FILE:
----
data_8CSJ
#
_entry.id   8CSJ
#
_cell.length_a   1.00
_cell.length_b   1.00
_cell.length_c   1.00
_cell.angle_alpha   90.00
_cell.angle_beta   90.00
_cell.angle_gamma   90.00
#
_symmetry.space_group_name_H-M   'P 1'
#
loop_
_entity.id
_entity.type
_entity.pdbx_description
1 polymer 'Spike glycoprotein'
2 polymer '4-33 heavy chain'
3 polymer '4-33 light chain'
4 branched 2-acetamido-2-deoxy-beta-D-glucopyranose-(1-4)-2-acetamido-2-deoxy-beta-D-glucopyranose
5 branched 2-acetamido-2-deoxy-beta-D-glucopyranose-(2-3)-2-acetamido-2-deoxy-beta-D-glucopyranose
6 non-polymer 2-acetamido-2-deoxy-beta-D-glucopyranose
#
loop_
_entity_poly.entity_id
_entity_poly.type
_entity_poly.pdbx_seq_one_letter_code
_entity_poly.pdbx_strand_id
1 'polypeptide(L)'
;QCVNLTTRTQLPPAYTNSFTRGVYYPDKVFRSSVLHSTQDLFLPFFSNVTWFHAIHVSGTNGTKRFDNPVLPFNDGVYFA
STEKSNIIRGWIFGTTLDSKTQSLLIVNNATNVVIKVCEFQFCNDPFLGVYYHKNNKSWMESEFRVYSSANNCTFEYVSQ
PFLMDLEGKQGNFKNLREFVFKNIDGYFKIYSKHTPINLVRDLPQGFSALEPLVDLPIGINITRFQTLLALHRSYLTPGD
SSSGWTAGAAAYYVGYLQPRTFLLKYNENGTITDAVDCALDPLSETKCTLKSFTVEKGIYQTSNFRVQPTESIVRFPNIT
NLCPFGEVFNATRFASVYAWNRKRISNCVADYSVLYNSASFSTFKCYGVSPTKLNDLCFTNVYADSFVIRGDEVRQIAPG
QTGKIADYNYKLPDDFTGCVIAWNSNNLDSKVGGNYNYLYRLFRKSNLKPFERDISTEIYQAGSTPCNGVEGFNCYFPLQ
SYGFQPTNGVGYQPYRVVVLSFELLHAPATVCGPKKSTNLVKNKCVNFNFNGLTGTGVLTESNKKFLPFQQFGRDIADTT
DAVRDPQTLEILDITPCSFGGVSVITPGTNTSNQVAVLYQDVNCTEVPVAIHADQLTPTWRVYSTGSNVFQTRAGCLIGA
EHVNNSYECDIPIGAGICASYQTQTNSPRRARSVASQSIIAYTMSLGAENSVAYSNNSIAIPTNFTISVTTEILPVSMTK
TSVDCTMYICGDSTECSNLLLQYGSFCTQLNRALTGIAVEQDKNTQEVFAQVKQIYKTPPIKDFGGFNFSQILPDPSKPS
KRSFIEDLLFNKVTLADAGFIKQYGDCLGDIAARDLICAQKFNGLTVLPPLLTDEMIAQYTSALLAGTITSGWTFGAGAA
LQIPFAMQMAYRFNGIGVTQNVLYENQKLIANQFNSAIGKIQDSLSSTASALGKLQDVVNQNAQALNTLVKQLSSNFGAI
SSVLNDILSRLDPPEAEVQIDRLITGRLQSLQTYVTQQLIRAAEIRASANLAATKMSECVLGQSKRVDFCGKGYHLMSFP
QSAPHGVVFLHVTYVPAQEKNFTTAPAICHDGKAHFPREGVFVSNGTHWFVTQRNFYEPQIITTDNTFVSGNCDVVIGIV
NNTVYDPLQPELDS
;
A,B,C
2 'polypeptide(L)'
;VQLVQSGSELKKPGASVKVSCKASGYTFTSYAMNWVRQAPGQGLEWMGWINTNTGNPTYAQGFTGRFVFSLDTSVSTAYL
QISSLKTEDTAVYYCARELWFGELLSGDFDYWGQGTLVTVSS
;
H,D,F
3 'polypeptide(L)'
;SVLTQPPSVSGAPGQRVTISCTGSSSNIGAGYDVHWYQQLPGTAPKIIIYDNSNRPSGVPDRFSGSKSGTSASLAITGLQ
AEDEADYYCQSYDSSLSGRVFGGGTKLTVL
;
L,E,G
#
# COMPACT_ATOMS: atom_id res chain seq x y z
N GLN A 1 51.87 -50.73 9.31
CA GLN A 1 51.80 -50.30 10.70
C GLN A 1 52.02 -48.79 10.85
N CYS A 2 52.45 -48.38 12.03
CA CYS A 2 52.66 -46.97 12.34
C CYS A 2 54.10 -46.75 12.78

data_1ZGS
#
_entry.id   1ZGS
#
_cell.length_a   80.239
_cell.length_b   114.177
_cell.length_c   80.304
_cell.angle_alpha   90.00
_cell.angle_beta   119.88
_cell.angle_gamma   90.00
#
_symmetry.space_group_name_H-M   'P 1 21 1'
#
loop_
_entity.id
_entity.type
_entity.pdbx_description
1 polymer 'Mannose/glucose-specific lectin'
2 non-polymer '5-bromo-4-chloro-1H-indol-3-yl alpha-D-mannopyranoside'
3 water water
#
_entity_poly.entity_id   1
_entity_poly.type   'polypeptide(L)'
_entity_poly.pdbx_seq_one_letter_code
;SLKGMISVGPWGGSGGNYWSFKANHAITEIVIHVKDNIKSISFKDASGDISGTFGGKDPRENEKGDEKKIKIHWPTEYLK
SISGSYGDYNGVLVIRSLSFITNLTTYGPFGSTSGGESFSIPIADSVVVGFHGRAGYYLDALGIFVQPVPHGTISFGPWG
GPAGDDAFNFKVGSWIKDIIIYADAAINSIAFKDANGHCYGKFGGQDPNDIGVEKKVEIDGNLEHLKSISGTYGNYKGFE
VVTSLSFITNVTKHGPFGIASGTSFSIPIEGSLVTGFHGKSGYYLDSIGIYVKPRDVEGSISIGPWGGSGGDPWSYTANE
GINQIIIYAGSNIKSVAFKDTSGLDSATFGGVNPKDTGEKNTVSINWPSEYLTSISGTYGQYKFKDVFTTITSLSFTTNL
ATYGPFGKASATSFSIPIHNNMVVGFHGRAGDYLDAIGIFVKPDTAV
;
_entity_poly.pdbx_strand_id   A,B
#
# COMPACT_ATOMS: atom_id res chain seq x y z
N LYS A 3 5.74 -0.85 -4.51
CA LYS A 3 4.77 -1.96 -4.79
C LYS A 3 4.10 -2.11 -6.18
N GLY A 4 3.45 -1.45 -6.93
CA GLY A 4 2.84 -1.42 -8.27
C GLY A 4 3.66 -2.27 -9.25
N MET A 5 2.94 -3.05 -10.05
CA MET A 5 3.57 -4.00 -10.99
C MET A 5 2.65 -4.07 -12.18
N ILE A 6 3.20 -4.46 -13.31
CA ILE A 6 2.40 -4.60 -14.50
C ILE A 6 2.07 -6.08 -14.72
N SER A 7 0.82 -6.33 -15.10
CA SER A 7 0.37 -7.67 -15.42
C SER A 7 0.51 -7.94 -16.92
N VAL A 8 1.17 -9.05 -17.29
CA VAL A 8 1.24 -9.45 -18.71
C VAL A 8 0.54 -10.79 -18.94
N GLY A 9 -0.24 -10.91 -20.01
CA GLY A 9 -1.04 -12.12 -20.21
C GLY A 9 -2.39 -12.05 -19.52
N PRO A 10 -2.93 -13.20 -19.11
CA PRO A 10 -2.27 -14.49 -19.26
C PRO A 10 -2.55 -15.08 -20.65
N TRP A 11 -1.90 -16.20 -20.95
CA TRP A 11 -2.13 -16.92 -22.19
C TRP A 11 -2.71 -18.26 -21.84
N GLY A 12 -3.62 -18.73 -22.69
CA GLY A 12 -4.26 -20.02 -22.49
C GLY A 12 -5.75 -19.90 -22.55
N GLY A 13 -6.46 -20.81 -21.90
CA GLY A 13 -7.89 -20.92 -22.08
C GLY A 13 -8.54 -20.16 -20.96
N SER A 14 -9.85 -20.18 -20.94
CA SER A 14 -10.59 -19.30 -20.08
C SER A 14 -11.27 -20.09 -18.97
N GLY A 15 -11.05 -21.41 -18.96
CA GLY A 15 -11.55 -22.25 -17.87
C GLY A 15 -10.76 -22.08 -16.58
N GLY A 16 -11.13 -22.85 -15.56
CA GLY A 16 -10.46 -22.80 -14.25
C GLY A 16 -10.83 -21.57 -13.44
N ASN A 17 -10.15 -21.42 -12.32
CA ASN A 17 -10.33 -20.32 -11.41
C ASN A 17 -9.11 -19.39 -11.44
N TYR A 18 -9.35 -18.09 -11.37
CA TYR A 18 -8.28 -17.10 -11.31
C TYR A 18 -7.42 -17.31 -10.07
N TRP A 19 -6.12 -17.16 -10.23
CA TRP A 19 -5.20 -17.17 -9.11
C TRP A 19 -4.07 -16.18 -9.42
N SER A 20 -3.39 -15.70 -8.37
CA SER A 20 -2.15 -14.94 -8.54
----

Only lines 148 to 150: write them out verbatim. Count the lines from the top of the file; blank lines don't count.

N TRP A 19 -6.12 -17.16 -10.23
CA TRP A 19 -5.20 -17.17 -9.11
C TRP A 19 -4.07 -16.18 -9.42